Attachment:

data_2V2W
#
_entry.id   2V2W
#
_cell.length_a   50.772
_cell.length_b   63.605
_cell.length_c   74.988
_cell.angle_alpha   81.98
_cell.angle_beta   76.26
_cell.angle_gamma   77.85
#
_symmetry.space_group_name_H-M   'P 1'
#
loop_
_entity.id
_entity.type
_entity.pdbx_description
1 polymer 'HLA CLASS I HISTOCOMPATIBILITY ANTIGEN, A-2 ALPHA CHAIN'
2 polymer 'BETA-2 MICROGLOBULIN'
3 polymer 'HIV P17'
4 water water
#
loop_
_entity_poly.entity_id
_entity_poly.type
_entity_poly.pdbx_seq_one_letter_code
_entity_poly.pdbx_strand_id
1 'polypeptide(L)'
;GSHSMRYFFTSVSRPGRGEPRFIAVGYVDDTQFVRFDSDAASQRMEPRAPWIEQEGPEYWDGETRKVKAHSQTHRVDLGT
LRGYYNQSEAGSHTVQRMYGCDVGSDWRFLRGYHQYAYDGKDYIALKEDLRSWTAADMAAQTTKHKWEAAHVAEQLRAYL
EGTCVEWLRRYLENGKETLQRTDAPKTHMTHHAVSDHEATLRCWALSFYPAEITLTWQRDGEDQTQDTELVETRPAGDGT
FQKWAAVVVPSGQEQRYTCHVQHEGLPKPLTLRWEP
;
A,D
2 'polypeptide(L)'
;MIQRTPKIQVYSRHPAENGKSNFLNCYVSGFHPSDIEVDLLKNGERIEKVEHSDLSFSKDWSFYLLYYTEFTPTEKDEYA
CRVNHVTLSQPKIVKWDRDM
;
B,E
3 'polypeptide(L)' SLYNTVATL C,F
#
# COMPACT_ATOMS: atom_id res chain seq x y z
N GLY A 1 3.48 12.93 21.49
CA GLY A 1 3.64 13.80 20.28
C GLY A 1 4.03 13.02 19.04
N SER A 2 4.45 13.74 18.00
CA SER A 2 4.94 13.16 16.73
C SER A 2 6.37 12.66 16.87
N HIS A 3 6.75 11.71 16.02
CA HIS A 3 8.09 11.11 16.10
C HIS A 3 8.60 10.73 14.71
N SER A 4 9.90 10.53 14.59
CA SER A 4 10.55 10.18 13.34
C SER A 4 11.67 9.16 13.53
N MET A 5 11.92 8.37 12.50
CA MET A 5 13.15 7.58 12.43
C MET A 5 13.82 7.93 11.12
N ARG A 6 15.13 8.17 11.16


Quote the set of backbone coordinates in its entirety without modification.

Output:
data_2V2W
#
_entry.id   2V2W
#
_cell.length_a   50.772
_cell.length_b   63.605
_cell.length_c   74.988
_cell.angle_alpha   81.98
_cell.angle_beta   76.26
_cell.angle_gamma   77.85
#
_symmetry.space_group_name_H-M   'P 1'
#
loop_
_entity.id
_entity.type
_entity.pdbx_description
1 polymer 'HLA CLASS I HISTOCOMPATIBILITY ANTIGEN, A-2 ALPHA CHAIN'
2 polymer 'BETA-2 MICROGLOBULIN'
3 polymer 'HIV P17'
4 water water
#
loop_
_entity_poly.entity_id
_entity_poly.type
_entity_poly.pdbx_seq_one_letter_code
_entity_poly.pdbx_strand_id
1 'polypeptide(L)'
;GSHSMRYFFTSVSRPGRGEPRFIAVGYVDDTQFVRFDSDAASQRMEPRAPWIEQEGPEYWDGETRKVKAHSQTHRVDLGT
LRGYYNQSEAGSHTVQRMYGCDVGSDWRFLRGYHQYAYDGKDYIALKEDLRSWTAADMAAQTTKHKWEAAHVAEQLRAYL
EGTCVEWLRRYLENGKETLQRTDAPKTHMTHHAVSDHEATLRCWALSFYPAEITLTWQRDGEDQTQDTELVETRPAGDGT
FQKWAAVVVPSGQEQRYTCHVQHEGLPKPLTLRWEP
;
A,D
2 'polypeptide(L)'
;MIQRTPKIQVYSRHPAENGKSNFLNCYVSGFHPSDIEVDLLKNGERIEKVEHSDLSFSKDWSFYLLYYTEFTPTEKDEYA
CRVNHVTLSQPKIVKWDRDM
;
B,E
3 'polypeptide(L)' SLYNTVATL C,F
#
# COMPACT_ATOMS: atom_id res chain seq x y z
N GLY A 1 3.48 12.93 21.49
CA GLY A 1 3.64 13.80 20.28
C GLY A 1 4.03 13.02 19.04
N SER A 2 4.45 13.74 18.00
CA SER A 2 4.94 13.16 16.73
C SER A 2 6.37 12.66 16.87
N HIS A 3 6.75 11.71 16.02
CA HIS A 3 8.09 11.11 16.10
C HIS A 3 8.60 10.73 14.71
N SER A 4 9.90 10.53 14.59
CA SER A 4 10.55 10.18 13.34
C SER A 4 11.67 9.16 13.53
N MET A 5 11.92 8.37 12.50
CA MET A 5 13.15 7.58 12.43
C MET A 5 13.82 7.93 11.12
N ARG A 6 15.13 8.17 11.16